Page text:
World Mental Health Day and the 2016/17 evaluation of Reading Well

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World Mental Health Day is an opportunity to raise mental health awareness by promoting the powerful work that libraries do to improve the wellbeing of local people. We’re marking the day with the release of the 2016/17 evaluation of Reading Well, celebrating the impact of the scheme and the wider Universal Health offer on community health and wellbeing. Our evaluators spoke to a range of stakeholders to assess Reading Well’s impact, including health professionals, library staff and users of the scheme.

What users said

The scheme has reached approximately 778,000 users since its launch, and Reading Well has had a hugely positive response from them: 90% found the common mental health conditions booklist helpful or very helpful and 96% said the same of the dementia and young people’s booklists. This was the first time the impact of Reading Well for young people has been evaluated and the clear message is that the young people had found the books they had read helpful in understanding their mental health and wellbeing and dealing with difficult feelings and experiences.

What library staff said

Reading Well remains a key driver of the Society of Chief Librarian’s (SCL) Health Offer, with 98% of English library authorities now participating in one or more of the Reading Well schemes. Library staff described the strengths of Reading Well for young people in particular as raising mental health awareness, reducing stigma and providing reliable information that can be accessed easily and anonymously. The neutral and safe environment of the library was highlighted as strength of the scheme, as well as the fact that it was free to use.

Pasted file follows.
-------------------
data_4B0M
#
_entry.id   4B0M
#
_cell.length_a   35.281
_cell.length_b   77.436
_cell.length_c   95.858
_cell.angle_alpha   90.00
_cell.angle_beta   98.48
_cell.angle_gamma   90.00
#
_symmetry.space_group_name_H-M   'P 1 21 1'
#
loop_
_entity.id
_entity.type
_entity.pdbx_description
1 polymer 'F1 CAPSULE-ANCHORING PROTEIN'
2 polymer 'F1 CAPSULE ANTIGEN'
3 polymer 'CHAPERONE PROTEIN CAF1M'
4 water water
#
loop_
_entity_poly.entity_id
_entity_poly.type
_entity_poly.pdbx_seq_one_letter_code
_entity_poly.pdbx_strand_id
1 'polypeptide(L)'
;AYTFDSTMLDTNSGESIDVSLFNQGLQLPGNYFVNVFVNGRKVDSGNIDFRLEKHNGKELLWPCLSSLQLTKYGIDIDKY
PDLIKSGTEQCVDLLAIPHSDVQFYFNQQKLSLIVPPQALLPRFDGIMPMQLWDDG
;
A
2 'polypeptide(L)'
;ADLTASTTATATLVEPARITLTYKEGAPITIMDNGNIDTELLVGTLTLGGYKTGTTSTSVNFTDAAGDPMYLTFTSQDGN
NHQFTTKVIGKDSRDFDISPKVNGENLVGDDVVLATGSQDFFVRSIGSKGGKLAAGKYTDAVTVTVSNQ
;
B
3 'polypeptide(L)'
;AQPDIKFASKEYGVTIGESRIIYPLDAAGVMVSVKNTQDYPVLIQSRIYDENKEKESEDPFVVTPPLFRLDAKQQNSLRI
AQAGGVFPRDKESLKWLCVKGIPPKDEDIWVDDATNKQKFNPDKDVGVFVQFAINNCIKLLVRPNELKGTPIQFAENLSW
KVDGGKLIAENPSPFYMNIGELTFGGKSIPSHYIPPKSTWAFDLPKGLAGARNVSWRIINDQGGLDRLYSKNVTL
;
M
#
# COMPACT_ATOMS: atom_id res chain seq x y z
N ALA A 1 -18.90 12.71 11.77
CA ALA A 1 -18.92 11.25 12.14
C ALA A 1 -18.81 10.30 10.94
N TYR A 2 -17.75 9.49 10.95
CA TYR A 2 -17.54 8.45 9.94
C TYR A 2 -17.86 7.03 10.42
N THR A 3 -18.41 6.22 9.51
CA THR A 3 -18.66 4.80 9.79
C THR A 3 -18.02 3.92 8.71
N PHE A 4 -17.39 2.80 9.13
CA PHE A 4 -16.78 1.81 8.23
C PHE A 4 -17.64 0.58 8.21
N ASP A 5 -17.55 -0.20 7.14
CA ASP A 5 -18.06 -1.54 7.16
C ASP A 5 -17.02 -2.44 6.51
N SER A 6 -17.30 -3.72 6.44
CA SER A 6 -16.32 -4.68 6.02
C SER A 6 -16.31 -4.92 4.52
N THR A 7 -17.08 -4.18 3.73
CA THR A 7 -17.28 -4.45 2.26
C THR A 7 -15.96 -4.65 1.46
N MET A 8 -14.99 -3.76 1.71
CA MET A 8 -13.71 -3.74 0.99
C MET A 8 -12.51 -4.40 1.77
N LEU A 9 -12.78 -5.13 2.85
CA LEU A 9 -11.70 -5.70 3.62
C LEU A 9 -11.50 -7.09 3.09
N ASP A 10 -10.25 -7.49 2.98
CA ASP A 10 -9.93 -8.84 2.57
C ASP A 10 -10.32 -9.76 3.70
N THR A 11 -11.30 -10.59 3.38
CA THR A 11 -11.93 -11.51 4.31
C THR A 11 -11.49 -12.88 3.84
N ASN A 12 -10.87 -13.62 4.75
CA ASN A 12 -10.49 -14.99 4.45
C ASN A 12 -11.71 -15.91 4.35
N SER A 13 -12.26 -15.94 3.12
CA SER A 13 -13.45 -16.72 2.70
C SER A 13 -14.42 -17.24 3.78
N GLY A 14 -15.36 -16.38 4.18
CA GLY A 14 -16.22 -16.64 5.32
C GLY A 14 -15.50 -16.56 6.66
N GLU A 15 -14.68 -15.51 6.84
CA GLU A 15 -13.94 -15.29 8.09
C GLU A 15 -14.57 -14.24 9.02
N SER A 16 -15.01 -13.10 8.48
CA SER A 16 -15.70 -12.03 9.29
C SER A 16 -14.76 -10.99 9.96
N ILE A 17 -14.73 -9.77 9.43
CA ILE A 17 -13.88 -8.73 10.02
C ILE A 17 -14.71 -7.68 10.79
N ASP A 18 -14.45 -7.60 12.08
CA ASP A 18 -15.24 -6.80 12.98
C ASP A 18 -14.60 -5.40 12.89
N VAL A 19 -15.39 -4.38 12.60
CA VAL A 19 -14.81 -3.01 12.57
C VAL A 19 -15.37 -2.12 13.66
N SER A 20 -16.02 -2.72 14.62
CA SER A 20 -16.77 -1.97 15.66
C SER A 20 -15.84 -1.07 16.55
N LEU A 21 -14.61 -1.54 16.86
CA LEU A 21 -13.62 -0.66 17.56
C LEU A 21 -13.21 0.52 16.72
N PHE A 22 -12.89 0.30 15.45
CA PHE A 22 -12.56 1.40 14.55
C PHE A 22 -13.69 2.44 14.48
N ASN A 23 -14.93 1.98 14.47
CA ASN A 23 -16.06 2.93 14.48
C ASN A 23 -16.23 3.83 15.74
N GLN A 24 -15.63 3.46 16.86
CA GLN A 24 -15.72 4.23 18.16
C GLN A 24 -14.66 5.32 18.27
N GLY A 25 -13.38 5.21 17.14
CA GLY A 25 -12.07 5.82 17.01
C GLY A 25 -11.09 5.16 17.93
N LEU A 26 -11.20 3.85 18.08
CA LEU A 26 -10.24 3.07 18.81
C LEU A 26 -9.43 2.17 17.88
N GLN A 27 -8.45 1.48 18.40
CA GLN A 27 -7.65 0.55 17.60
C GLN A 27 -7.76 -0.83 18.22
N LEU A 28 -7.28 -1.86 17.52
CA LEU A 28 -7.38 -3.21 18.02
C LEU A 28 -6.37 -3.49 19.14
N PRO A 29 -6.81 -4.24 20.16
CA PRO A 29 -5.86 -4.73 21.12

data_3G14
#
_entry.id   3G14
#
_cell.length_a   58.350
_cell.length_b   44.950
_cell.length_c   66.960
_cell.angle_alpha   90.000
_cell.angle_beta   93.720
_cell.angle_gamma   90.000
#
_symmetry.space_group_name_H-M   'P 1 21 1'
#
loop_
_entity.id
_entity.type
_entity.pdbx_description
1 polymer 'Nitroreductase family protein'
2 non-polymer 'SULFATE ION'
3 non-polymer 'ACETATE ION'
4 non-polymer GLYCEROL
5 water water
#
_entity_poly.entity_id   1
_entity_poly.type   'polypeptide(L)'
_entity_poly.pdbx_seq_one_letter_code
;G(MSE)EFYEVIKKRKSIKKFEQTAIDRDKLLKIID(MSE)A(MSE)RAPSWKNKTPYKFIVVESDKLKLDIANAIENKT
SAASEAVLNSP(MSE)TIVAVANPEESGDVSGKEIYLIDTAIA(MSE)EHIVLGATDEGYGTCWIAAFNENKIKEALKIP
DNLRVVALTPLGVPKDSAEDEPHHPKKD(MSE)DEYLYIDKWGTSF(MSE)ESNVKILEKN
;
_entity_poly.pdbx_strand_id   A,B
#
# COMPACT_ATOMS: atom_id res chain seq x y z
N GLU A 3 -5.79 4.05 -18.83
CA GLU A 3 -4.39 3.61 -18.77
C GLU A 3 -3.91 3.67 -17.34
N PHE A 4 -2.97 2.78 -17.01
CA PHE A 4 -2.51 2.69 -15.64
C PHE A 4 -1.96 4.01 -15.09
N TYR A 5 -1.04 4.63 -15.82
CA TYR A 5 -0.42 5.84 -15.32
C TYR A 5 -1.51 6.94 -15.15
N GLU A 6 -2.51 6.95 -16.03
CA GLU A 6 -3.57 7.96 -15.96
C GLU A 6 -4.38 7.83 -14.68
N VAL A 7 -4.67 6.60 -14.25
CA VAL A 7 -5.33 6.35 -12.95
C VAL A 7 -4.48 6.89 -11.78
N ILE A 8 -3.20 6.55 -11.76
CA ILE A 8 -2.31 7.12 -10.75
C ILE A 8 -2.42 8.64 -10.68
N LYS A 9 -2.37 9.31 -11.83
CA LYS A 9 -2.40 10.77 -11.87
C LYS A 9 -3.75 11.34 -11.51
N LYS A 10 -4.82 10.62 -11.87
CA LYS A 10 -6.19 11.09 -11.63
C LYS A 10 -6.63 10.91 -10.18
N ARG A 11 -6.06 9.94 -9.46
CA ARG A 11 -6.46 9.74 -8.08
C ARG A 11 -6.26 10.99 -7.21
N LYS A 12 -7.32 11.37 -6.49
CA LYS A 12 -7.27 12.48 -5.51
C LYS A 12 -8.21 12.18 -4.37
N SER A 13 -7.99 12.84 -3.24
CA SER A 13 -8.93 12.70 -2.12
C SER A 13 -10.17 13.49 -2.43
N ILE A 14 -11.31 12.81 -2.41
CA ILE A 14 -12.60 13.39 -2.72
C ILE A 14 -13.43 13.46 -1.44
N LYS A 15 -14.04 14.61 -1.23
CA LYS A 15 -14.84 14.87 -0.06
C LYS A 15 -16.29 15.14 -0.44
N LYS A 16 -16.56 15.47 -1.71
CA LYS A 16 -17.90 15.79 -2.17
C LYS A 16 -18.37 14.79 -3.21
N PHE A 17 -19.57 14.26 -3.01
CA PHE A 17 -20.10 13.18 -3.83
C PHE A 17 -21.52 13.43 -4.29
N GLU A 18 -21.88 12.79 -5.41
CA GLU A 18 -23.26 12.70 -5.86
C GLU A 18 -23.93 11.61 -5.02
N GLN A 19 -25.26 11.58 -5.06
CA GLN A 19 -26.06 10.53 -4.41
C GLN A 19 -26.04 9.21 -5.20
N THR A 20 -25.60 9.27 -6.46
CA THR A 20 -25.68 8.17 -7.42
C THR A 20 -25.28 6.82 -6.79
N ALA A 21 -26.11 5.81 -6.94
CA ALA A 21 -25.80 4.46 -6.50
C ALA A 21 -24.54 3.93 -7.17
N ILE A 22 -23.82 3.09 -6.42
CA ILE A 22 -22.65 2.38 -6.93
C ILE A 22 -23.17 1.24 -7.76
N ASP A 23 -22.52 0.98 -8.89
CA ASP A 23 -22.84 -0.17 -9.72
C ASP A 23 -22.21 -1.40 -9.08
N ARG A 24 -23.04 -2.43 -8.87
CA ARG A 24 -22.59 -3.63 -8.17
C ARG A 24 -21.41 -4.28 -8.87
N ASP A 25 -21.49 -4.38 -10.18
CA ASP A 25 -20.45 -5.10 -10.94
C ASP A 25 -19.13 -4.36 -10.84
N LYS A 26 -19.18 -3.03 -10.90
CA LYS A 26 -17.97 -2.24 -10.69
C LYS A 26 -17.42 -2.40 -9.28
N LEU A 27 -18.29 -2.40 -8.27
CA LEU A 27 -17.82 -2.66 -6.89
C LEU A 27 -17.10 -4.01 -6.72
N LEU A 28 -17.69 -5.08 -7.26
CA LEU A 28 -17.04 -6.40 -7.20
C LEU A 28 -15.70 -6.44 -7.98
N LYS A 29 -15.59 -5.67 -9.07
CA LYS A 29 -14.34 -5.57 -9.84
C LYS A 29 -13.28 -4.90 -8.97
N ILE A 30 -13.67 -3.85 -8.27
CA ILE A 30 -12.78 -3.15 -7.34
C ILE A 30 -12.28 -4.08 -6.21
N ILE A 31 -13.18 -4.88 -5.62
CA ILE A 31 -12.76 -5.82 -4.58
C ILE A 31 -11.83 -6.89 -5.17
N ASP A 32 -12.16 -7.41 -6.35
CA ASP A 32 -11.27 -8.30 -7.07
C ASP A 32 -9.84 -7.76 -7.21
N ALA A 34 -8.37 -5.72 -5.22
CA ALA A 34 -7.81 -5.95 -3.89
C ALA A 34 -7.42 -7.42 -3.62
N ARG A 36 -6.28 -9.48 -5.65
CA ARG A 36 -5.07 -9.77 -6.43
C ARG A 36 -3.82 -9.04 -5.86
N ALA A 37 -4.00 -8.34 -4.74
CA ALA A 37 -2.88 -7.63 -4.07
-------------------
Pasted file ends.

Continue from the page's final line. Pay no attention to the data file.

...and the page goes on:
What health professionals said

90% of health professionals surveyed reported that they used the booklist to provide patients with general information and advice. One interviewee described how they had integrated the booklist into their practice:

“One of my patients suffers of social anxiety: we are working together using the book that I prescribed to him. He reads one chapter or paragraph every week, and our conversation starts from that. He finds it very useful.”

The interviews highlighted how health professionals view the scheme as a way to extend their role. A nurse discussed the value of being able to signpost to the booklist, saying “sometimes I have the feeling that I haven’t much to offer, except for a shoulder to cry on. Whereas a book to read is something tangible, something else to suggest and offer.

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